Exchanging CWTs in the TLS / DTLS handshake offers an alternative to the use of raw public keys and X.509 certificates. Compared to raw public keys, CWTs allow more information to be included via the use of claims. Compared to X.509 certificates CBOR offers an alternative encoding format, which may also be used by the application layer thereby potentially reducing the overall code size requirements.

2. Conventions and Terminology

The key words “MUST”, “MUST NOT”, “REQUIRED”, “SHALL”, “SHALL NOT”, “SHOULD”, “SHOULD NOT”, “RECOMMENDED”, “NOT RECOMMENDED”, “MAY”, and “OPTIONAL” in this document are to be interpreted as described in RFC 2119 [RFC2119].

3. The CWT Certificate Type

This document defines a new value to the “TLS Certificate Types” subregistry and the value is defined as follows.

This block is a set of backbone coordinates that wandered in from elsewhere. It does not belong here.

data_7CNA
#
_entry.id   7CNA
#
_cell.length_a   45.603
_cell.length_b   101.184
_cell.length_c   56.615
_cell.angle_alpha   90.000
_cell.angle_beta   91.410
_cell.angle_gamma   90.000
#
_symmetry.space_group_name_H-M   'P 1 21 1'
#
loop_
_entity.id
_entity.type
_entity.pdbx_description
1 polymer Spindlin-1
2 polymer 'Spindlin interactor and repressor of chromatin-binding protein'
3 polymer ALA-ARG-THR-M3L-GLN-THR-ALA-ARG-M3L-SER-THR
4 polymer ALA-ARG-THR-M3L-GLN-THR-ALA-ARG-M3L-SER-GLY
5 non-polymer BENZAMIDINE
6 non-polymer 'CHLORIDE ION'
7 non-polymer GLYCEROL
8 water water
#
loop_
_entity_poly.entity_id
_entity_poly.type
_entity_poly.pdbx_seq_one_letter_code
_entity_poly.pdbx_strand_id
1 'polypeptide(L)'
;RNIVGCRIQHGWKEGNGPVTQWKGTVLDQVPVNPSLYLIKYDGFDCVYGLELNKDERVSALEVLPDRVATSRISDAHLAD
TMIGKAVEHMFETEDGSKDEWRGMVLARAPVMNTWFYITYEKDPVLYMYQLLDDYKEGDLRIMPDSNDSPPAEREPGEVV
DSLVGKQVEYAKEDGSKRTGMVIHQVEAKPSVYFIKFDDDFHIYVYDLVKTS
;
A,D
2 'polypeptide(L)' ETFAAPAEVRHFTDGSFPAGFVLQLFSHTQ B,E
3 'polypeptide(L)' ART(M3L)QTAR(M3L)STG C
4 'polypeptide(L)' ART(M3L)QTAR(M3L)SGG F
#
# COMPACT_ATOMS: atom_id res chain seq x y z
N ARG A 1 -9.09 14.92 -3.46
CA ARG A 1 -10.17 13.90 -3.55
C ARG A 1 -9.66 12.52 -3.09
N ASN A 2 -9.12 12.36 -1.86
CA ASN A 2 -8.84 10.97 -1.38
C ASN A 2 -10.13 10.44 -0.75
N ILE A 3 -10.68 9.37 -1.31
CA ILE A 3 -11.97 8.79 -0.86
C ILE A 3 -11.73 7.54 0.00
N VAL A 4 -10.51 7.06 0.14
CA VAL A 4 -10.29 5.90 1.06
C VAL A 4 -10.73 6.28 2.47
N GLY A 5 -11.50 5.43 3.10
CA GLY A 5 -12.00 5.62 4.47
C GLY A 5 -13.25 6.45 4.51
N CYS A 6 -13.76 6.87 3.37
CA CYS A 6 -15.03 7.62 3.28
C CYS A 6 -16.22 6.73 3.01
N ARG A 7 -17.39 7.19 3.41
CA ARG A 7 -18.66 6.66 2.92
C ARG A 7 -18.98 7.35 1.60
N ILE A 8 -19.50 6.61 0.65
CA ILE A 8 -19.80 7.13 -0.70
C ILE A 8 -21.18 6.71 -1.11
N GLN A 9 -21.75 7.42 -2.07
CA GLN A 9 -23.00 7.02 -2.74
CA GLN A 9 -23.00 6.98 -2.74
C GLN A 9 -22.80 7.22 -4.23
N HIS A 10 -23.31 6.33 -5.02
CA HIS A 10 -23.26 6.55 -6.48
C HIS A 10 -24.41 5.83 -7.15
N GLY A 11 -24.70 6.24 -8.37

/* Managed by IANA */
      enum {
      } CertificateType;

      struct {
          select (certificate_type) {

              /* CWT "certificate type" defined in this document.*/
               case CWT:
               opaque cwt_data<1..2^24-1>;

               /* RawPublicKey defined in RFC 7250*/
              case RawPublicKey:
              opaque ASN.1_subjectPublicKeyInfo<1..2^24-1>;

              /* X.509 certificate defined in RFC 5246*/
              case X.509:
              opaque cert_data<1..2^24-1>;


             Extension extensions<0..2^16-1>;
      } CertificateEntry;

4. Representation and Verification the Identity of Application Services

RFC 6125 [RFC6125] provides guidance for matching identifiers used in X.509 certificates against a reference identifier, i.e. an identifier constructed from a source domain and optionally an application service type. Different types of identifiers have been defined over time, such as CN-IDs, DNS-IDs, SRV-IDs, and URI-IDs, and they may be carried in different fields inside the X.509 certificate, such as in the Common Name or in the subjectAltName extension.